Unless you’re on Ruby 1.8.6 (which has trouble reporting exit codes properly), you can get cheap-as-hell continuous integration with the following
$ chmod 744 .git/hooks/pre-commit $ cat .git/hooks/pre-commit #!/bin/sh rake test
Cool, huh? Our buddy Git lets you decide whether a commit gets applied using the
pre-commit hook. Reject a commit using an exit code of 1, accept a commit with an exit code of 0.
$ cat .git/hooks/pre-commit #!/usr/bin/env ruby if `whoami`.strip != 'deploy' puts "You need to be `deploy`!" exit 1 else exit 0 end
Here’s another trick, inspired by Gitosis: have your Git
post-commit scripts execute or build something for you.
For instance, let’s say you’re generating your Nginx config file from YAML. First thing’s first, you should keep that config file in a local Git repo:
$ git init Initialized empty Git repository in .git/
Now we’ve got a cheap, versioned config file. But we can do more. Let’s actually build the
nginx.conf file whenever we make a commit – that’ll force us to keep our changes in Git and offloads the building task.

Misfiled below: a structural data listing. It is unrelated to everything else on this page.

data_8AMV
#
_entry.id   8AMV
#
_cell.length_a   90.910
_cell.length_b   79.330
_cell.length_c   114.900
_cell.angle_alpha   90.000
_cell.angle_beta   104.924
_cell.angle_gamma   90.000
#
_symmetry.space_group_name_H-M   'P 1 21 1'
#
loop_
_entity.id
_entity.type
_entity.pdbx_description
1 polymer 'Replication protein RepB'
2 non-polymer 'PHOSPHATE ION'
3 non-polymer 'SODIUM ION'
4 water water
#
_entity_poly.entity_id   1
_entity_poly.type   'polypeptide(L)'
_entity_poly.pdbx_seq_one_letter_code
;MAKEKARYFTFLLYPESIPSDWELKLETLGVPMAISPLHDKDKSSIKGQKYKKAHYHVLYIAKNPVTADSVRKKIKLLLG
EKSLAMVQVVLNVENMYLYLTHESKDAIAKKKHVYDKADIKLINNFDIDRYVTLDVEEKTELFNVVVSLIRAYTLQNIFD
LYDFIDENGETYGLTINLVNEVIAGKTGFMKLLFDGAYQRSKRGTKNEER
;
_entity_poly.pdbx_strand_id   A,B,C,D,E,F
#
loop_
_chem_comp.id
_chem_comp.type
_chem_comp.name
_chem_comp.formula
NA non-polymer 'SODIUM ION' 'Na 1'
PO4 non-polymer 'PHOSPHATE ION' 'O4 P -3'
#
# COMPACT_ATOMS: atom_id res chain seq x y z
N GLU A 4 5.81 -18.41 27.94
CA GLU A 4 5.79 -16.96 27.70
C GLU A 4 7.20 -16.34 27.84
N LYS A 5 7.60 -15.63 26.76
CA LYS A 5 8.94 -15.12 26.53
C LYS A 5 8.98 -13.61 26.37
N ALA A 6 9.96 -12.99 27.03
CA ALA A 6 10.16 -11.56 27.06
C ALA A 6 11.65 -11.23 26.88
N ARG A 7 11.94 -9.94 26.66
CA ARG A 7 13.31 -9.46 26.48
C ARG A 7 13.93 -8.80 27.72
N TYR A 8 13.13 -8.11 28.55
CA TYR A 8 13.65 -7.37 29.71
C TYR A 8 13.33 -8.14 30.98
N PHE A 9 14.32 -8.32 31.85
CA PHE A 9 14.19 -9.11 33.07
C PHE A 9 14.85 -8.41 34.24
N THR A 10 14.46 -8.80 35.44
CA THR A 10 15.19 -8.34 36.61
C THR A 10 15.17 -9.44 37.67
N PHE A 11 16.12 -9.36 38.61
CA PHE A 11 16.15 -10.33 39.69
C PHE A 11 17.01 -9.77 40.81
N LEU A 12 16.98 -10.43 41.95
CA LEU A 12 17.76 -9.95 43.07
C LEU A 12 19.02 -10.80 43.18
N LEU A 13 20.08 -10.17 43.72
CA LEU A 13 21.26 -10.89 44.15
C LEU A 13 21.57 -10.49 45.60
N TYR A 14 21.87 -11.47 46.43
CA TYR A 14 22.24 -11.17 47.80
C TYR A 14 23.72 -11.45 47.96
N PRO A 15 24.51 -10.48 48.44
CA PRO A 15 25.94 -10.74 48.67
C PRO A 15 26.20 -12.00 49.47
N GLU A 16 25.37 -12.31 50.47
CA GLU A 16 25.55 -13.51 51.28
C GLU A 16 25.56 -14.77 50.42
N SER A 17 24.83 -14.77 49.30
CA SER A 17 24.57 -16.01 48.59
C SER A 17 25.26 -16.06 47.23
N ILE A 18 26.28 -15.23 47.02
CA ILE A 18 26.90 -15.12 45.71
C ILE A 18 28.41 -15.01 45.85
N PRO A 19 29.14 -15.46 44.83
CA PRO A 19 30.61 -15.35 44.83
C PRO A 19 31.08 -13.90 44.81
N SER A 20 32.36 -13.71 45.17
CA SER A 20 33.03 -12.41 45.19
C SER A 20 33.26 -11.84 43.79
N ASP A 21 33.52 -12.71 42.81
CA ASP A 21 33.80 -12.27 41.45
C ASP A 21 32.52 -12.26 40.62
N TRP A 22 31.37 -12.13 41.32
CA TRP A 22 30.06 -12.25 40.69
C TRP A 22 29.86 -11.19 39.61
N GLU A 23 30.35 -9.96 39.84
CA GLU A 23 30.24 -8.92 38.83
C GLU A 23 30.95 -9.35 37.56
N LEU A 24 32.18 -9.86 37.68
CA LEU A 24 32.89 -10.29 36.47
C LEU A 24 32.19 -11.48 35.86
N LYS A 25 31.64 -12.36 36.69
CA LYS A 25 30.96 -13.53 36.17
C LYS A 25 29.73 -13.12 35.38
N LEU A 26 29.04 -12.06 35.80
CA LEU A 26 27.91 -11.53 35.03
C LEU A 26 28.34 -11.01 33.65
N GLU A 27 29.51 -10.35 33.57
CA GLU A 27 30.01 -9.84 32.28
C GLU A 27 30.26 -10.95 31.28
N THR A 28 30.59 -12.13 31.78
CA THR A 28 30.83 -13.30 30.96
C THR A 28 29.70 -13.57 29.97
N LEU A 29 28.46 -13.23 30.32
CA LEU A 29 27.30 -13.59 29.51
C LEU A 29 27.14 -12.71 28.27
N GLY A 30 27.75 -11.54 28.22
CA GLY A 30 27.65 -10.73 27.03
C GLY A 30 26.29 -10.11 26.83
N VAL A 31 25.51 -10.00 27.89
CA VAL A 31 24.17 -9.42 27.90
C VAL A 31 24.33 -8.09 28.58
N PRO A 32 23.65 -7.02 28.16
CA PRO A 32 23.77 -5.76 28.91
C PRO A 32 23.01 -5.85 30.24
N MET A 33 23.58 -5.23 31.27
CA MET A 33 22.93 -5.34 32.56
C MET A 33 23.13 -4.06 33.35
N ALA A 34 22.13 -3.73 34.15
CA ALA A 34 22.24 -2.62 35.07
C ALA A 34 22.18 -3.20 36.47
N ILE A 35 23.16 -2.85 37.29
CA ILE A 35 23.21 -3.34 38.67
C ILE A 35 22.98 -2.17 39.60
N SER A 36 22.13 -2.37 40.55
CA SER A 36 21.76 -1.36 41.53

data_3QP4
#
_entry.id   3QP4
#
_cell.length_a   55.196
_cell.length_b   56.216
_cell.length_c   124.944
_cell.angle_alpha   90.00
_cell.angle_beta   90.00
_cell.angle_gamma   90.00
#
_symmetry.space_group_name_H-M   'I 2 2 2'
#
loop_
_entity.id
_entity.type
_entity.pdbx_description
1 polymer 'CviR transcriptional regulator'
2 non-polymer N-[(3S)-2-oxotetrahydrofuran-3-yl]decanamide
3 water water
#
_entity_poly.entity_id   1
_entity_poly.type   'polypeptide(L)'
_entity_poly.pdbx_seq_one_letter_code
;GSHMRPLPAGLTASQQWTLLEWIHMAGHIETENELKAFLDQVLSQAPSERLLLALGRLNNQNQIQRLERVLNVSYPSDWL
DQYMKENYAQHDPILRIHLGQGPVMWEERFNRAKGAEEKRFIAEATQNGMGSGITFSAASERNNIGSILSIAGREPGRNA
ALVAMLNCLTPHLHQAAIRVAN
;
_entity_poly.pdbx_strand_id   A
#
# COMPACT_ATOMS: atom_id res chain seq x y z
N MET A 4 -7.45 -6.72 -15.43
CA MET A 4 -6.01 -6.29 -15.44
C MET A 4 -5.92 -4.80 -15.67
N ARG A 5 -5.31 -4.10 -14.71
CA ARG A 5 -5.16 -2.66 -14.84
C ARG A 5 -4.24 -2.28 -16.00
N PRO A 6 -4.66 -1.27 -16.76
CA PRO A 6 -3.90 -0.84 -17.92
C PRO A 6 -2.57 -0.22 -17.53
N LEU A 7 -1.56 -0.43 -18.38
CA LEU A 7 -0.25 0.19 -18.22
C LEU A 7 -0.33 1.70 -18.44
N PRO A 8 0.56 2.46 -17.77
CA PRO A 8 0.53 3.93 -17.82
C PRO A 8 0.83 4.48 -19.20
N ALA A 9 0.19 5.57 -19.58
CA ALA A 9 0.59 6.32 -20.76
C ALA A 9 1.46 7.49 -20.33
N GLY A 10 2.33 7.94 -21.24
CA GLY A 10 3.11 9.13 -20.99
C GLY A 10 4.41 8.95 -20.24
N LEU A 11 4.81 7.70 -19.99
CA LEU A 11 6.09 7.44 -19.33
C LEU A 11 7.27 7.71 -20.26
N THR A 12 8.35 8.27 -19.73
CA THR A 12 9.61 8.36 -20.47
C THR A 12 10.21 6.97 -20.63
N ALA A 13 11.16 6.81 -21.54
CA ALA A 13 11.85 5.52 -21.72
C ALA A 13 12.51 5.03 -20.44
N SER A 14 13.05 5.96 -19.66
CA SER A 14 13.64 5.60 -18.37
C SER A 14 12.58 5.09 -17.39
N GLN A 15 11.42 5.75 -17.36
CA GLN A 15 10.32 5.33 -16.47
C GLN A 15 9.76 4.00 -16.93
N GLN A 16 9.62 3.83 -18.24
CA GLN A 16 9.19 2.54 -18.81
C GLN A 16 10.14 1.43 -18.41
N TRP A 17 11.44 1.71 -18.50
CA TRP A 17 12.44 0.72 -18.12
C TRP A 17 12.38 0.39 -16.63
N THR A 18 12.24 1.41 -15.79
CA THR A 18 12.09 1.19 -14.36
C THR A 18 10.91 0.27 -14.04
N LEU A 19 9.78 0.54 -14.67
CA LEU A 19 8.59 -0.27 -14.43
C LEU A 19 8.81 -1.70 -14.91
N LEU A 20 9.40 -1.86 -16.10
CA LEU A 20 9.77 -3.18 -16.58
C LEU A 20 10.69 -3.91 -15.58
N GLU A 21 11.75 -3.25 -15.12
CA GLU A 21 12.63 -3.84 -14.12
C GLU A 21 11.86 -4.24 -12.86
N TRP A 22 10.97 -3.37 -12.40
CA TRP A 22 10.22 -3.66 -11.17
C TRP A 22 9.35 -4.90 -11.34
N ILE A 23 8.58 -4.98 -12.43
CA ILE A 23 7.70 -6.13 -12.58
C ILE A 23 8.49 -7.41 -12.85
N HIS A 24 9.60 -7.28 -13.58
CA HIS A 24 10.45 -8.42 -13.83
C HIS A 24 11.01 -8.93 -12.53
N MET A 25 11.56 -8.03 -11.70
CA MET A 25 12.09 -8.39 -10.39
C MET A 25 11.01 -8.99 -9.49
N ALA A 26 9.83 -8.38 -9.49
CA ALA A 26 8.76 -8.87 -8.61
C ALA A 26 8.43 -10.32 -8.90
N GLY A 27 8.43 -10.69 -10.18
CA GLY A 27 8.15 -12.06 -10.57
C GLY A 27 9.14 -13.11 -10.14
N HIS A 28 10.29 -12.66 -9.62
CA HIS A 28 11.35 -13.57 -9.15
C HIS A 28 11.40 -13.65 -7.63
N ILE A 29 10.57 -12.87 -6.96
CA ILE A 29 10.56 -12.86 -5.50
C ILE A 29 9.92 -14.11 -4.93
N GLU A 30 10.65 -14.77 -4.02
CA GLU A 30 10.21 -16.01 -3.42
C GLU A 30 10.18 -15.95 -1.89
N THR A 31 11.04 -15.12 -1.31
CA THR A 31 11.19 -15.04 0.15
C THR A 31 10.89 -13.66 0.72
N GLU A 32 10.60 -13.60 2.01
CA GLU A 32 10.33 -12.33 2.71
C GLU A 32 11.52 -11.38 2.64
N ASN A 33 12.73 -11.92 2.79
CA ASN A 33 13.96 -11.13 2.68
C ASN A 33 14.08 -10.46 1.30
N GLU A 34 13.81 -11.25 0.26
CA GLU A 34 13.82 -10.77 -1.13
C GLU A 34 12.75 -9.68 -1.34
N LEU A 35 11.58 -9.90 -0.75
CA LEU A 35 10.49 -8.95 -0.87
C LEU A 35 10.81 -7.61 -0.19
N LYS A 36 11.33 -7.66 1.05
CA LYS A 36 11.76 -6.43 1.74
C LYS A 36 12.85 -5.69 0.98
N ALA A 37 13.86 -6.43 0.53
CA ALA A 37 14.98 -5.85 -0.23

$ cat .git/hooks/post-commit #!/bin/sh # run this from the same directory as your config.yml! generate_nginx_config config.yml nginx.conf -y sudo cp nginx.conf /etc/nginx.conf sudo /etc/init.d/nginx restart rm nginx.conf
$ chmod 744 .git/hooks/post-commit
Making the file executable tells Git you want it to actually be run.
Of course, this isn’t limited to just config files. This here blog is just a collection of textile files and rake tasks. When I’m ready, I hit
rake publish and everything is compiled ‘n’ pushed to my server. Naturally, I keep the blog under version control using Git.
I can (and did) get rid of the
rake publish step by having my
post-commit publish for me:
$ cat .git/hooks/post-commit #!/bin/sh rake publish
It’s run as me, so there’s no issue. Okay, blog post done. Time to commit…